With competition for tourism heating up in the Persian Gulf region, Dubai’s New Year’s resolution appears to be attracting more visitors and expatriates, as the emirate this week suspended its tax on alcohol and dropped the fee for drinking licenses.
Dubai’s tolerance of liberal lifestyles, at least compared with its neighbors, has for years made it one of the gulf’s main destinations for tourists and expats, with both groups having to pay a 30 percent tax on alcohol. While Dubai does not allow Muslims — who constitute the vast majority of its citizens — to imbibe, the relaxation of rules will still have far-reaching implications, as about 90 percent of the United Arab Emirates’ population are foreigners.
The relaxation of regulations also comes as alcohol-free Saudi Arabia tries to lure expats from Dubai, one of the UAE’s seven emirates and the region’s economic hub. (In the past year, the UAE also loosened laws governing heterosexual sex and marriage.) Dubai’s population grew by more than 7 percent, to 3.5 million, from June 2019 to June 2022, according to government estimates.
Dubai’s two main liquor retailers said after the new alcohol rules kicked in Jan. 1 that their prices will reflect the change. “New year, new prices!” African and Eastern, one of the retailers, wrote on Instagram.
A license is required for foreign residents in Dubai to drink alcohol, transport it or store it at home. But the roughly $73 fee for the license was also dropped “following the recent directives of the Government of Dubai,” said retailer Maritime and Mercantile International, a subsidiary of the state-owned Emirates Group. The fee was required only of residents, as tourists can receive temporary licenses for free.
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While alcohol is not widely served in Dubai, it can be found in many hotels and other establishments that draw tourists and expats. (The Embassy of the UAE in Washington advises tourists not to ask for alcohol if it’s not on the menu.)
The privilege to drink in Dubai, however, comes at a cost, as many vendors have built the 30 percent tax into beverage prices. A pint of Budweiser costs about $13 at Biggles Pub, a hotel bar near the Dubai airport. Representatives for several hotels in Dubai did not immediately respond to requests for comment about whether they would drop their prices in line with the suspension of the tax.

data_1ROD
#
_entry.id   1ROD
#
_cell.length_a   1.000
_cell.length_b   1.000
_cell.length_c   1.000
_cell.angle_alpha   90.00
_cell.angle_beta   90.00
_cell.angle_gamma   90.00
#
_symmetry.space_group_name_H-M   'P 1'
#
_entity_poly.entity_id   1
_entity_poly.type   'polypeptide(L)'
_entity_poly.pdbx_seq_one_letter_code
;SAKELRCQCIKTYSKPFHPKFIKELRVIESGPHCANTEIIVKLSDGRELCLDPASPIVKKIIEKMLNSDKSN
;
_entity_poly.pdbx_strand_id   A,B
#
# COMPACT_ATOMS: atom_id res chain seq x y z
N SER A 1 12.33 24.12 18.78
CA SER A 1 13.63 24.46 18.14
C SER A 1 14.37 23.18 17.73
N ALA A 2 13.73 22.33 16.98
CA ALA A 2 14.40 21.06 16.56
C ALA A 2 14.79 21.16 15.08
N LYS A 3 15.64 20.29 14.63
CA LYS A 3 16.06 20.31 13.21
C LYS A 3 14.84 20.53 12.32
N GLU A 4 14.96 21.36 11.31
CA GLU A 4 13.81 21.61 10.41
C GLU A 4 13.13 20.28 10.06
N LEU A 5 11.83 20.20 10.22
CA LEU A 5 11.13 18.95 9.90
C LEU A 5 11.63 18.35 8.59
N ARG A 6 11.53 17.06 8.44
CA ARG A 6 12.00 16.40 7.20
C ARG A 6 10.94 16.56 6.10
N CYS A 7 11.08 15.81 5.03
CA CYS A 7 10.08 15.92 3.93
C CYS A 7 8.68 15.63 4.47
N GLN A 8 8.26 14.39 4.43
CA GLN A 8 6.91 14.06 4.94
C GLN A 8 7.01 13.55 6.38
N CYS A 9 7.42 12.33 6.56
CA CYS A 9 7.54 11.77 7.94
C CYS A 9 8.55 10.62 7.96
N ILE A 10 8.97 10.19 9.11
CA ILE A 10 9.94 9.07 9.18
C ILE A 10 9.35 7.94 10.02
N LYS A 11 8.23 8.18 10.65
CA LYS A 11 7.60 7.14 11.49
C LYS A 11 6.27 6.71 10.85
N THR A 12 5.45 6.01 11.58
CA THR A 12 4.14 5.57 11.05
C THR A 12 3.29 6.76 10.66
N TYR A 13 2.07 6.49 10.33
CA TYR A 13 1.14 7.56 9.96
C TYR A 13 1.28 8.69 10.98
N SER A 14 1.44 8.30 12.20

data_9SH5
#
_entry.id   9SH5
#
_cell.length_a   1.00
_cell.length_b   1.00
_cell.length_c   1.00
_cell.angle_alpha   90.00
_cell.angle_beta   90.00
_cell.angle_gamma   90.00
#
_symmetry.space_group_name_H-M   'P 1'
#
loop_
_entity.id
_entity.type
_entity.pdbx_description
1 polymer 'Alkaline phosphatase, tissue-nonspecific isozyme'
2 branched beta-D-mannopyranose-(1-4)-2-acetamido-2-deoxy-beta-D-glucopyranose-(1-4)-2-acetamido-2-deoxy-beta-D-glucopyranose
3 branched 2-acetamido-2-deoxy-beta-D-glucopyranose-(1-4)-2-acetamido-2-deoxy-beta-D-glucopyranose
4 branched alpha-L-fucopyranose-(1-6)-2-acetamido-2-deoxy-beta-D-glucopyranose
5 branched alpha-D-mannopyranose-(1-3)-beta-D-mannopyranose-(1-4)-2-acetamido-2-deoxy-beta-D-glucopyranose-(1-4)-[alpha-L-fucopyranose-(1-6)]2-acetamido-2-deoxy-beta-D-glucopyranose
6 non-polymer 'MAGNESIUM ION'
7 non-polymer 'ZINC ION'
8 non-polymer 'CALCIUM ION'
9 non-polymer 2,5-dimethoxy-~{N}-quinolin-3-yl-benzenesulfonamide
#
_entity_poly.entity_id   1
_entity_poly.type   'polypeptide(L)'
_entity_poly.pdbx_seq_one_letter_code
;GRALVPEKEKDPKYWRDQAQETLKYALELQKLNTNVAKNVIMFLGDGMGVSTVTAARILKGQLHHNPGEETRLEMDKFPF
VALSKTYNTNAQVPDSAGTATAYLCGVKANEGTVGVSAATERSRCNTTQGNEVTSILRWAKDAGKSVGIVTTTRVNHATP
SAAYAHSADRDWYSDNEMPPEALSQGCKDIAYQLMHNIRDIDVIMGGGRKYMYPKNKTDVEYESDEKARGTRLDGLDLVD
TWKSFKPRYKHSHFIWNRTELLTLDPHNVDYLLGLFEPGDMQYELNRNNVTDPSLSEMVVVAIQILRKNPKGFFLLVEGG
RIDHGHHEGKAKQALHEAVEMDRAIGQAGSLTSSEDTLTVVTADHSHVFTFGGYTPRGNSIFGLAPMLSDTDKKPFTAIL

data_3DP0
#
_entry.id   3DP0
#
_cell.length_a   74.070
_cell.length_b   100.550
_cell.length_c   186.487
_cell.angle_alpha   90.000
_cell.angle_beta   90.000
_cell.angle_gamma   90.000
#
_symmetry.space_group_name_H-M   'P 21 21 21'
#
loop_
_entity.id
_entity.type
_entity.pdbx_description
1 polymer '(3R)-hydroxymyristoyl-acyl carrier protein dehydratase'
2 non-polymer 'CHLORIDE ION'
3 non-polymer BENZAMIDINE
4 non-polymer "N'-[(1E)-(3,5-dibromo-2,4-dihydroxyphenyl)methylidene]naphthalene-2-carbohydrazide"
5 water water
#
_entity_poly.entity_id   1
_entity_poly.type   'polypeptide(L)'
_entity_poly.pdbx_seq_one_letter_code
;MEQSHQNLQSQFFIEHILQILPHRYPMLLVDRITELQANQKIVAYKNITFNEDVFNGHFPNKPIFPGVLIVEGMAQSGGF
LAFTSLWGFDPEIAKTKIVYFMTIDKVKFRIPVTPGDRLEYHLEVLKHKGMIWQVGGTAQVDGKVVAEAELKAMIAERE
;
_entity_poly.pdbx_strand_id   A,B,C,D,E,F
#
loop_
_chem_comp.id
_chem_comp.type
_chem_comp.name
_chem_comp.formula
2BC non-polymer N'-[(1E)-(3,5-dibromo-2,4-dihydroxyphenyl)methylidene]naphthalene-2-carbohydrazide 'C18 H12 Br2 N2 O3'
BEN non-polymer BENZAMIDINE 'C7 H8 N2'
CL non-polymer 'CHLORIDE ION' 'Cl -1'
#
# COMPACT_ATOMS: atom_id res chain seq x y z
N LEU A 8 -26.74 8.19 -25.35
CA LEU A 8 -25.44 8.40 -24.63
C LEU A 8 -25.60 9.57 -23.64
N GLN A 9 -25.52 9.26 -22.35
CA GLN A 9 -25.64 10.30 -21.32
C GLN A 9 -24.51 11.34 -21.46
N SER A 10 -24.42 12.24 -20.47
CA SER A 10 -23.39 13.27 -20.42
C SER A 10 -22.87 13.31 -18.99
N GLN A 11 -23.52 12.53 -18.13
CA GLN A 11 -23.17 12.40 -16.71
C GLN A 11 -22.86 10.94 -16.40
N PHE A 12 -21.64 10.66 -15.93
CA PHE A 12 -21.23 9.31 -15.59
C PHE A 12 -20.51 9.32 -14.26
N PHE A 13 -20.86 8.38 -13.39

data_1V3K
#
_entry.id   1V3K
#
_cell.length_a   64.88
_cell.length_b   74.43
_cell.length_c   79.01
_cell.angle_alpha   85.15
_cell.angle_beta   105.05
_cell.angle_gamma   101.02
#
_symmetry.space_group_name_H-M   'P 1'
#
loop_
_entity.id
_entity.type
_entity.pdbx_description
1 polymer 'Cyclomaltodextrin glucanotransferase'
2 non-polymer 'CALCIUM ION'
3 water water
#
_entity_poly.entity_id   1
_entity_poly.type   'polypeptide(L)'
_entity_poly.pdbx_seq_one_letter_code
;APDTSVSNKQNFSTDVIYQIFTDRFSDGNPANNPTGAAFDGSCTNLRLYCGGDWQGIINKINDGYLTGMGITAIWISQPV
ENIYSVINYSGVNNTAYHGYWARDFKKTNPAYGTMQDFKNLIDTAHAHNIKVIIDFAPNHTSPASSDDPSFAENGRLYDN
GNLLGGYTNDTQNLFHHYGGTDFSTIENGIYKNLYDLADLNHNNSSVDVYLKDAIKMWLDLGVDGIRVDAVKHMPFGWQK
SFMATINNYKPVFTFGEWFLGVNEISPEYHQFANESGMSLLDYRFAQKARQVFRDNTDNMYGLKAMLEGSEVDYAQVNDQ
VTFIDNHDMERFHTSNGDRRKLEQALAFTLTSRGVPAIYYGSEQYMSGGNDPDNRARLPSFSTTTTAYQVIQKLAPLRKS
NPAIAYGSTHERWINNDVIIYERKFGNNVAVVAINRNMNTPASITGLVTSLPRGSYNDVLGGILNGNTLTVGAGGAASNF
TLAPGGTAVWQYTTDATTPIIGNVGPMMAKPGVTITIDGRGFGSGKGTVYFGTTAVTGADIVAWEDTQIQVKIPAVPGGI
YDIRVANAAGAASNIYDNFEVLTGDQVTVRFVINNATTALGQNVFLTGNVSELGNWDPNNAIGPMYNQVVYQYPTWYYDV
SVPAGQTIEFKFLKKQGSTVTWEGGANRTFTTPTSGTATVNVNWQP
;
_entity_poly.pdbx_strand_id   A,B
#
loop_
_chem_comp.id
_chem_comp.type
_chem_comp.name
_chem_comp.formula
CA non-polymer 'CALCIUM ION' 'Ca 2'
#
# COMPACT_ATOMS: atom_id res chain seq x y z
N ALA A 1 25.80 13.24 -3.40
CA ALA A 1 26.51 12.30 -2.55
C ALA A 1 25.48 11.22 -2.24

It was also unclear whether the suspension would be permanent. The Financial Times reported that the changes were part of a year-long trial period. The Dubai government did not immediately respond to a request for comment.
“Drinks out in Dubai are the most expensive drinks that I’ve ever bought,” said Lawrence, a 40-year-old British expat who recently moved to the emirate. He very rarely orders drinks with dinner because of the prohibitively high prices, he said.
Lawrence, who spoke on the condition that only his first name be used as he was not authorized by his employer to speak on the topic, said many expats in Dubai pick up liquor at duty-free stores while traveling. The suspension of the alcohol tax will save him from those errands, he said, although he was not optimistic that the savings would be passed on to customers at bars.
The competition for tourists and foreign professionals is growing stiffer in the gulf region, with countries such as Saudi Arabia and Qatar seeking to wean themselves off dependency on oil revenue.
Saudi Arabia has made tourism a pillar of its Vision 2030 plan, which includes ambitious projects such as one that aims to turn the kingdom’s northwest coast into a “global wellness ultra-luxury destination that focuses on transformative personal journeys inspired by wellness, arts, culture and purity.” But the kingdom’s reputation has been darkened by the state-ordered killing of dissident journalist Jamal Khashoggi, who contributed columns to The Washington Post, and some experts have questioned the viability of such pricey endeavors.
Qatar, a tiny, energy-rich nation often overshadowed by its larger neighbors, gained outsize attention last year when it hosted 2022 men’s FIFA World Cup, in an apparent bid to prove itself as a viable destination for international visitors. But the tournament also drew scrutiny of the country’s human rights issues, particularly regarding its treatment of migrant workers. And it sparked a backlash when its last-minute reversal to ban alcohol sales deprived thousands of thirsty soccer fans of beer.